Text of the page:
In NCAA basketball specifically, women’s basketball only falls behind the men in NIL compensation by 6%, with women’s basketball actually passing the men for a short period earlier this year.[15] At the peak of March Madness, UConn’s Paige Bueckers and Louisville’s Hailey Van Lith had the highest earnings of any NCAA basketball player, making $62,900 and $44,200 per post respectively.[16] The University of Miami’s Canvider twins are another example who have each secured over $1 million dollars in NIL deals and have a combined seven million followers across multiple social media platforms.[17] In a July 2022 interview, the twins spoke to the way that NIL has the potential to grow women’s sports. Haley Canvider stated, “I just think female athletes have a lot of social media following and presence and I think brands like that.”[18]


With one full year of NIL deals in the books, it will be interesting to see if any of the success women are finding in NIL compensation will translate into fan and network attention for NCAA women’s sports next season.

References:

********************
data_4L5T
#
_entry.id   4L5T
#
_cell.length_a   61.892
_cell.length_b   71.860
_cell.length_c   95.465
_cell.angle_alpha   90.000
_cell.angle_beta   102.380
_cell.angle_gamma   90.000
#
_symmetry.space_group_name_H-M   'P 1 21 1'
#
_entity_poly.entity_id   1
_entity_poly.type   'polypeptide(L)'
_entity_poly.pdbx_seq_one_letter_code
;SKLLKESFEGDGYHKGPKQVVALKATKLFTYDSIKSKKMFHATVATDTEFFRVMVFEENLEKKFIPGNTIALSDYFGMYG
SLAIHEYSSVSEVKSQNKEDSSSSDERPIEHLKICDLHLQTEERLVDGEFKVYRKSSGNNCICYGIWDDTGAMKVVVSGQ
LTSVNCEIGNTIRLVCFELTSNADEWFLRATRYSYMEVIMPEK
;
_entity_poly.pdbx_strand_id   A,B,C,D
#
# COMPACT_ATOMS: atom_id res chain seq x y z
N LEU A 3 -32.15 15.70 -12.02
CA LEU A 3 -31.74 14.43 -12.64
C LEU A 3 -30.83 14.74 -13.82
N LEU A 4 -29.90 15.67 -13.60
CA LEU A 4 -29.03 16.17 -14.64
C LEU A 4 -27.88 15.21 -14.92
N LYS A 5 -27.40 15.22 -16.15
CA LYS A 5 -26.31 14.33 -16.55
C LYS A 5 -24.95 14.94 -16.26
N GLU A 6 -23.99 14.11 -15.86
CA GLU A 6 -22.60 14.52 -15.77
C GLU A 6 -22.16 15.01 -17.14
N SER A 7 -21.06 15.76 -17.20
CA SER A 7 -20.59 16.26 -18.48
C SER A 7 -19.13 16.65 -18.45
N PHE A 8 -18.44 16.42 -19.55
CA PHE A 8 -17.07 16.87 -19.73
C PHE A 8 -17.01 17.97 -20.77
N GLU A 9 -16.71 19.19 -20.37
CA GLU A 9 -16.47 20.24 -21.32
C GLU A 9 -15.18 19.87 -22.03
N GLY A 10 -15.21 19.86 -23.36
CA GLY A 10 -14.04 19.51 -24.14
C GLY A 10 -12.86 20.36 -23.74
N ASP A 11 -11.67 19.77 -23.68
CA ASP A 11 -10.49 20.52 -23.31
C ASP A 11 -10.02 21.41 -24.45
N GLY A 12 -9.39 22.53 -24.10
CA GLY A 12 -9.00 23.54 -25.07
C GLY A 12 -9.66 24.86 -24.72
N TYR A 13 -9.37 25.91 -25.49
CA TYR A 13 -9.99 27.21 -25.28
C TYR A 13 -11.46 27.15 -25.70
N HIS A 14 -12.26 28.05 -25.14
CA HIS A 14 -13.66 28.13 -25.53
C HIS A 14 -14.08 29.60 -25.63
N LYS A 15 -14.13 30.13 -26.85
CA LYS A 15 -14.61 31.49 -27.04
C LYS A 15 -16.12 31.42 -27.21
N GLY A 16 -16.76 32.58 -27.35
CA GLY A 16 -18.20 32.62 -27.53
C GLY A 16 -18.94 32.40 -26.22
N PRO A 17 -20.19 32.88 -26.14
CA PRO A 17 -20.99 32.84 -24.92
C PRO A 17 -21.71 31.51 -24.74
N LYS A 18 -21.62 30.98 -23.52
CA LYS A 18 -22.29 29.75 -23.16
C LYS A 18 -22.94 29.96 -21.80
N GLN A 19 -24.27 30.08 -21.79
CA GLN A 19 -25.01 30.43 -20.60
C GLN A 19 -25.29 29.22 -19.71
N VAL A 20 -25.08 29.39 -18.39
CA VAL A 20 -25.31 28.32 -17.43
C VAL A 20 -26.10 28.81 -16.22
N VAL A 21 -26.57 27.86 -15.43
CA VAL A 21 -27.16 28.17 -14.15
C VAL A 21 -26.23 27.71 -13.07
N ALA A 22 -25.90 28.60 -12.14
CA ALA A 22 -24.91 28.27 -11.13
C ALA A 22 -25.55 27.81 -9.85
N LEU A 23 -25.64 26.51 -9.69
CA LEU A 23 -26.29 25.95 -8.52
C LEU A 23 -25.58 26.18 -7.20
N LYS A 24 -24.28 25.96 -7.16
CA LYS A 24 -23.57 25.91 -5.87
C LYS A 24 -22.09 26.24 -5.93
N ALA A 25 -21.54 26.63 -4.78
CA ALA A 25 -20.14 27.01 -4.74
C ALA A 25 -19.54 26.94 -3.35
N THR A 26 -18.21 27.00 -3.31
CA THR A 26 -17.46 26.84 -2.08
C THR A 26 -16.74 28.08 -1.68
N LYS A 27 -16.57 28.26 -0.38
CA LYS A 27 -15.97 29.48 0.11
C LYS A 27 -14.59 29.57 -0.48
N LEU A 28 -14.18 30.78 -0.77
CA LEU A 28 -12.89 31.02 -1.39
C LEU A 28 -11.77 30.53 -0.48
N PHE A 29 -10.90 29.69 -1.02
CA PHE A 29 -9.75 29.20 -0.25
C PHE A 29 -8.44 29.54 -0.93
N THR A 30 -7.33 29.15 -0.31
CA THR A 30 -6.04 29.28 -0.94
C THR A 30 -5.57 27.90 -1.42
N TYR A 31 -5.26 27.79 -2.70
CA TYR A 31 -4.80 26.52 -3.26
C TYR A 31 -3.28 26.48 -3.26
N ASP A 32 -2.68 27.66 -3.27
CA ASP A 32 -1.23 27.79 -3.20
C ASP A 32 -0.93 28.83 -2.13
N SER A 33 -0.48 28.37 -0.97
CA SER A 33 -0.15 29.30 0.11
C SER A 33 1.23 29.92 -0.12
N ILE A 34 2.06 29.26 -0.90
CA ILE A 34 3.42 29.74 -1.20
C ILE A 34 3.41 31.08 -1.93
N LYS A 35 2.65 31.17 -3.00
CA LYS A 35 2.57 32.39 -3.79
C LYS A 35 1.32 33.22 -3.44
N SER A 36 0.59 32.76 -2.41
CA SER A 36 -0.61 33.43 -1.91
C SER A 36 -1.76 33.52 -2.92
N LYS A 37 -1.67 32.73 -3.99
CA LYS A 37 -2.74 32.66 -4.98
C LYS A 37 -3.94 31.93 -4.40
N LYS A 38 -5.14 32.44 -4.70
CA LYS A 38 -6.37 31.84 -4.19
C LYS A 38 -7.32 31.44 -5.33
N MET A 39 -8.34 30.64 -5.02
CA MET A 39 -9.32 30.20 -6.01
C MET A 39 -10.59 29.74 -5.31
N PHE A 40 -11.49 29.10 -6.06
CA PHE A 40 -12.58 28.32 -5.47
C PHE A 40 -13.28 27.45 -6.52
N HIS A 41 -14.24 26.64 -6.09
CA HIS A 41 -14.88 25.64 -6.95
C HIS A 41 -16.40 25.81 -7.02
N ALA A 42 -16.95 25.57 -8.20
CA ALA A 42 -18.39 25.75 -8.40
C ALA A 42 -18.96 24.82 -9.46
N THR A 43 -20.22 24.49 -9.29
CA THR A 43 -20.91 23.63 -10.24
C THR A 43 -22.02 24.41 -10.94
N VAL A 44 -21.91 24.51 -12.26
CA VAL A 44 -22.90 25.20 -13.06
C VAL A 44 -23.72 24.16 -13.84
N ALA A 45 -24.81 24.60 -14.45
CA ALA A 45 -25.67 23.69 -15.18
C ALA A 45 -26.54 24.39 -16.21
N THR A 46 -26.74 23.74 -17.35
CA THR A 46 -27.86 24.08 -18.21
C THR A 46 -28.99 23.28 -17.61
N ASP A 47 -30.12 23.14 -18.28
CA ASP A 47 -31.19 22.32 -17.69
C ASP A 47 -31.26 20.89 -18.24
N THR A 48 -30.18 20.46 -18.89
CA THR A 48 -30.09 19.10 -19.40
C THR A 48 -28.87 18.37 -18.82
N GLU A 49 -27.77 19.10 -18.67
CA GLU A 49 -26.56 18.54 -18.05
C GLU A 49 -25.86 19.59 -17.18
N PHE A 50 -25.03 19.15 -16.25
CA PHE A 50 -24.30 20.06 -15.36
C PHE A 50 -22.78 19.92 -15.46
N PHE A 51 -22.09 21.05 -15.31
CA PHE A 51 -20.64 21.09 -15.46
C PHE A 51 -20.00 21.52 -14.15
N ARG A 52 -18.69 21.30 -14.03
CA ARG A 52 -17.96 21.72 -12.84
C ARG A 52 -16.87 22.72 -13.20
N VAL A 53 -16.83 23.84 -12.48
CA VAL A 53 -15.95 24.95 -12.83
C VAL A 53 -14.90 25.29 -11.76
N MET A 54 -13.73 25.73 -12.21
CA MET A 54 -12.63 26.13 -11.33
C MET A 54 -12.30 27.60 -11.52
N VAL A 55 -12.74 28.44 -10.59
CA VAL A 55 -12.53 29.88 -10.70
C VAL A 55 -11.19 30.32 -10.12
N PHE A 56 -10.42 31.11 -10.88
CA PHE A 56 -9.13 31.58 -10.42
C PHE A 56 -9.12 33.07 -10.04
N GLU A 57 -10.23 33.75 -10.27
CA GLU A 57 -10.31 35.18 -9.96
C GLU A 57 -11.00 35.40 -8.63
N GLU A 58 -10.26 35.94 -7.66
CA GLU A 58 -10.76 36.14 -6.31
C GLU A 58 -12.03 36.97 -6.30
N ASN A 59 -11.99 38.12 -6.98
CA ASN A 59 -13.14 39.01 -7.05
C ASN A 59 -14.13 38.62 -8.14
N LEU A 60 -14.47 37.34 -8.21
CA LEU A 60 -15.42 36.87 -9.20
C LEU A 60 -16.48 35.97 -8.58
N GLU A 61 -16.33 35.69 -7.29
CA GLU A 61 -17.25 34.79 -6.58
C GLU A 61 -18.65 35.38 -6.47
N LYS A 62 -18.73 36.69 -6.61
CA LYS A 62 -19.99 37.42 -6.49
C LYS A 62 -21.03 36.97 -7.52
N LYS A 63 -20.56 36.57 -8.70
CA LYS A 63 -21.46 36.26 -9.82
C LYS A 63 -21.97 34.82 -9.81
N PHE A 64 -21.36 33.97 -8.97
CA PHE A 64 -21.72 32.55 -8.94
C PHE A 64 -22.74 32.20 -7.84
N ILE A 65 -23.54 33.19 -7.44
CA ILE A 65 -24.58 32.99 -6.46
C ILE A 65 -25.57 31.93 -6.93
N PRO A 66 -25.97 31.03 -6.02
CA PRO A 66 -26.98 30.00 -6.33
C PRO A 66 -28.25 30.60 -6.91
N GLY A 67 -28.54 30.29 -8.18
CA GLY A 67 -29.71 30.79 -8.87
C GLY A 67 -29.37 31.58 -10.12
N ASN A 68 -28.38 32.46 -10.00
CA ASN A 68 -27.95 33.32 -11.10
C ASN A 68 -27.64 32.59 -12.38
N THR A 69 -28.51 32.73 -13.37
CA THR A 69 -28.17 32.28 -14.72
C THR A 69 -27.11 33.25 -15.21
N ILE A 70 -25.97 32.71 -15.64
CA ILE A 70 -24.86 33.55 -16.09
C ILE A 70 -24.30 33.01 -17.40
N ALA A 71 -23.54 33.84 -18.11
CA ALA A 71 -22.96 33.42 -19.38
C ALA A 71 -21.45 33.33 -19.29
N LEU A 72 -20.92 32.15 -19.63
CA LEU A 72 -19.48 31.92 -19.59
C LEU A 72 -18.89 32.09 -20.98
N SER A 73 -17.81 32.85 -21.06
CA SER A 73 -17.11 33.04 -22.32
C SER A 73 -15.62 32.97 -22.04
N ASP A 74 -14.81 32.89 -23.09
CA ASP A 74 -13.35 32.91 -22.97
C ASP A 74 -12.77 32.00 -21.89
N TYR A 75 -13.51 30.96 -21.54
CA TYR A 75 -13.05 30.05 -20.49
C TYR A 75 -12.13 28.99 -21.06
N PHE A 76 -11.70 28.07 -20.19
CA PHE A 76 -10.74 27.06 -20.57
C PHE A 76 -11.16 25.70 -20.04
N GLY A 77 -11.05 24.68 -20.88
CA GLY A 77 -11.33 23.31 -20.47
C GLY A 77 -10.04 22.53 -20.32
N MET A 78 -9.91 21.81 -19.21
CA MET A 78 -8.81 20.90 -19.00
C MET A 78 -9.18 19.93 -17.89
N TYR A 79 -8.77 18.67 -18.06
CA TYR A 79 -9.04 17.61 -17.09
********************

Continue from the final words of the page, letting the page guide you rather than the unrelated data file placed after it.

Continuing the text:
[1] Amanda Christovich. Women’s College Basketball Players Dominate NIL Earnings. https://frontofficesports.com/womens-college-basketball-players-dominate-nil-earnings/ [2] Melanie Andizei. Female Colelge Athletes Are Early Winners in First Year of NIL. https://www.northjersey.com/story/sports/2022/07/08/women-sports-athletes-winners-endorsements-nil/65364979007/ [3] Id. [4] Andizei, supra. [5] On 3 Staff Report. Here’s A Look At All the Current TV Deals. https://www.on3.com/news/conference-tv-deals-current-status-college-football/ [6] Ralph D. Russo. Big Ten Signs Historic TV Deal For College Football and Basketball, Raking in $1 Billion A Year. https://fortune.com/2022/08/18/big-ten-historic-tv-deal-college-football-basketball-1-billion-a-year/ [7] Andizei, supra. [8] Kaitlin Blasaygun. In the College Sports Pay Era, Female Athletes Are Emerging As Big Winners. https://www.cnbc.com/2022/10/15/that-nike-bronny-james-nil-deal-was-a-big-deal-for-women-too.html [9] Jenesse Miller. News Media Still Pressing the Mute Button on Women’s Sports. https://news.usc.edu/183765/womens-sports-tv-news-coverage-sportscenter-online-usc-study/ [10]Id. [11] Any Witty. First Year of NIL Data Shows Trends Favoring Social Media, Football. https://www.on3.com/nil/news/nil-data-opendorse-inflcr-college-football-mens-womens-basketball-baseball/ [12] Blasaygun, Supra. [13] Id. [14] Id. [15] Id. [16] Kendall Baker. Two Biggest March Madness Social Media Stars are Women. https://www.axios.com/2022/03/24/sweet-sixteen-nil-stars [17] Andrew Cohen. How College Basketball Stars Haley and Hanna Cavinder Leveraged Their Social Media Presence to Land NIL Deals. https://www.sporttechie.com/college-basketball-stars-haley-hanna-cavinder-social-media-nil-deals [18] Id.